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A New Era for Consumer Product Safety

It’s been a little over a month since the president signed the Consumer Product Safety Improvement Act of 2008, which reformed product safety law and bestowed more resources and responsibility upon the oversight federal agency, the Consumer Product Safety Commission. The CPSIA is a welcome improvement to product safety regulation, giving the CPSC the resources it needs to protect the public. As we’ve mentioned before, highlights of the bill are that it requires that children’s products be tested before they are sold and bans lead and toxic phthalates in toys; requires the CPSC to create a publicly accessible consumer complaint database; increases civil penalties that CPSC can assess against violators; and protects whistleblowers who report product safety defects. In short, this bill makes big, important changes in product safety law.

So what has the CPSC been up to since the bill’s passage? About two weeks ago, the agency held a public meeting to discuss its work in implementing the new law and built a web site devoted to CPSIA implementation. The web site contains summaries and interpretations of the new requirements, and a helpful timetable referred to as CPSC “Required Actions” under the Act, which lists its tasks (a majority of which is rulemaking) for the coming months and years. Conspicuously absent from its “Required Actions” list, however, is the consumer complaint database – a crucial part of this product safety overhaul.

Development of the database is something to watch. The agency was less than enthusiastic about the database when Congress was debating the CPSIA. Now the agency has less than six months to draft and submit its database plan to Congress. Curiously, the staff said little about the database at the public meeting, except noting that building it is contingent on receiving more resources from Congress. In testimony earlier this year, Nord said that the database would cost $20 million to set up and $2.5 to $3.5 million per year to maintain.

In addition to the database, the new law requires about 40 new rulemakings. The timelines are “very ambitious,” Nord said more than once to her audience of mostly industry lawyers. No doubt the CPSC has been handed a gargantuan task. But that is to be expected after so many years of mediocrity and neglect in the product safety arena. In less than six months, the agency will have acted on the phthalates ban, toy standards, the product database and the requirements for recall notices. By the time the one-year anniversary rolls around, it will have addressed the ban on lead in toys, tracking labels for children’s products (if the agency chooses to implement rules for this requirement), durable children’s products, cribs, infant/toddler products and the final regulation for civil penalties. After the last few years of unprecedented recalls and injuries suffered by American consumers, these costs and tight deadlines are little price to pay to put up the database and promulgate so many vital new rules.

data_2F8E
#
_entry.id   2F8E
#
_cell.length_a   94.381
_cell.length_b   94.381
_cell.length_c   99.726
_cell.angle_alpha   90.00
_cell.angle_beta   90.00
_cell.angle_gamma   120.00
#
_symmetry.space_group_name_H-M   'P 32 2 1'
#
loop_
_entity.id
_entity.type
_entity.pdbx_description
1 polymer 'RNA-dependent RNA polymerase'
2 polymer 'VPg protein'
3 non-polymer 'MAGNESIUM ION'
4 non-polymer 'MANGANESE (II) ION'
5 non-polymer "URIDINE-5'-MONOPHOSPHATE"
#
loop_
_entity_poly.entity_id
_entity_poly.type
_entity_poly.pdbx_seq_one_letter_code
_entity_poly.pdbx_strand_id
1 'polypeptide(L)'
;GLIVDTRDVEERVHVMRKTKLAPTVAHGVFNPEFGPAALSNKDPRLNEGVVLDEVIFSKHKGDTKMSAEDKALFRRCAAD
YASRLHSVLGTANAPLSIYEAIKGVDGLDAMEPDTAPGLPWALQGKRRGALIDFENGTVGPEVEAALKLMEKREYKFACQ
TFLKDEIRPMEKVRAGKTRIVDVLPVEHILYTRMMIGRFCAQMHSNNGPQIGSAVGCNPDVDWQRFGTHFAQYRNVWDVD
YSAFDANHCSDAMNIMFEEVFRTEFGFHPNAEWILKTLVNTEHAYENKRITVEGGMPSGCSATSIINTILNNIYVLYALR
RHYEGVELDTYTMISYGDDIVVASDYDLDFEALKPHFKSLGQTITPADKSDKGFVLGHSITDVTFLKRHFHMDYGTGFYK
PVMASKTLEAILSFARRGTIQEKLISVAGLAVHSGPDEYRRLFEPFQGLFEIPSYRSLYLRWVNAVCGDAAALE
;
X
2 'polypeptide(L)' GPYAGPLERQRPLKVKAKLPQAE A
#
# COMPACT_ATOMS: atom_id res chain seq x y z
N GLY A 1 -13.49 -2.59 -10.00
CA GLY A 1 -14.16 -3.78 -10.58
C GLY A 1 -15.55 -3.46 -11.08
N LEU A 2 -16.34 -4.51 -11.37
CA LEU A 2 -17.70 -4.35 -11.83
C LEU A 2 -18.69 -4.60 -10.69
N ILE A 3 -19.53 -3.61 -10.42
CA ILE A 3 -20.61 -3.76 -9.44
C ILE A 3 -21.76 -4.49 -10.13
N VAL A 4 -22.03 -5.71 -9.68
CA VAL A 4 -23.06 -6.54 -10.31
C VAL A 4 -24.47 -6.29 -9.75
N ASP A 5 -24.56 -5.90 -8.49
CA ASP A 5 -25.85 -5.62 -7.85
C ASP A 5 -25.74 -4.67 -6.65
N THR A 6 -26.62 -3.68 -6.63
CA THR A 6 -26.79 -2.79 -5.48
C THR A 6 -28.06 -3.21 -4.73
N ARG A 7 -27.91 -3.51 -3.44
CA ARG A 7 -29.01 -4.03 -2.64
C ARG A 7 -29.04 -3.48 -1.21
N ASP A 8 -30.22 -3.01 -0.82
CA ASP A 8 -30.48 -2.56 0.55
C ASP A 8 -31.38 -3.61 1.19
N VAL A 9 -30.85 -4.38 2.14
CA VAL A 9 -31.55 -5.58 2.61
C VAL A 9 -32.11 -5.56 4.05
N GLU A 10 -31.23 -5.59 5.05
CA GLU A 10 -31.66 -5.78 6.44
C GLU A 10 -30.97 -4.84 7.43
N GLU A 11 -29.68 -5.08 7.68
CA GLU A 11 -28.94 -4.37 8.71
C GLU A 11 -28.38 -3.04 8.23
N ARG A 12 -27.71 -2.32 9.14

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I represent over 5,000 apparel manufacturers; this legislation affects much more than children's products. While we don't quarrel with the necessity of improved product safety, the regulations are poorly defined and unclear. The issue is fraught with difficulty. The number of labs needed to test the current level of products don't even exist. As it happens, labs won't be needed after all because the majority of apparel manufacturers will be going out of business as the costs are not tenable.

Contrary to popular belief, most apparel manufacturers are small businesses with fewer than 20 employees. Based on quotes from various sources, it is clear that a very small producer with only ten styles in three color ways, will have to come up with $30,000 for testing before they can even go to market. This figure does not include the mandated phthalates (and the unmentioned heavy metals testing scheduled for implementation in Aug /09) which is much more expensive than the lead testing now required.

The result of this legislation is clear. Most of the children's wear manufacturers and many adult clothing producers will close their doors; all at a time when the economy is least able to absorb it.

A list of barriers to implementation can be found here:

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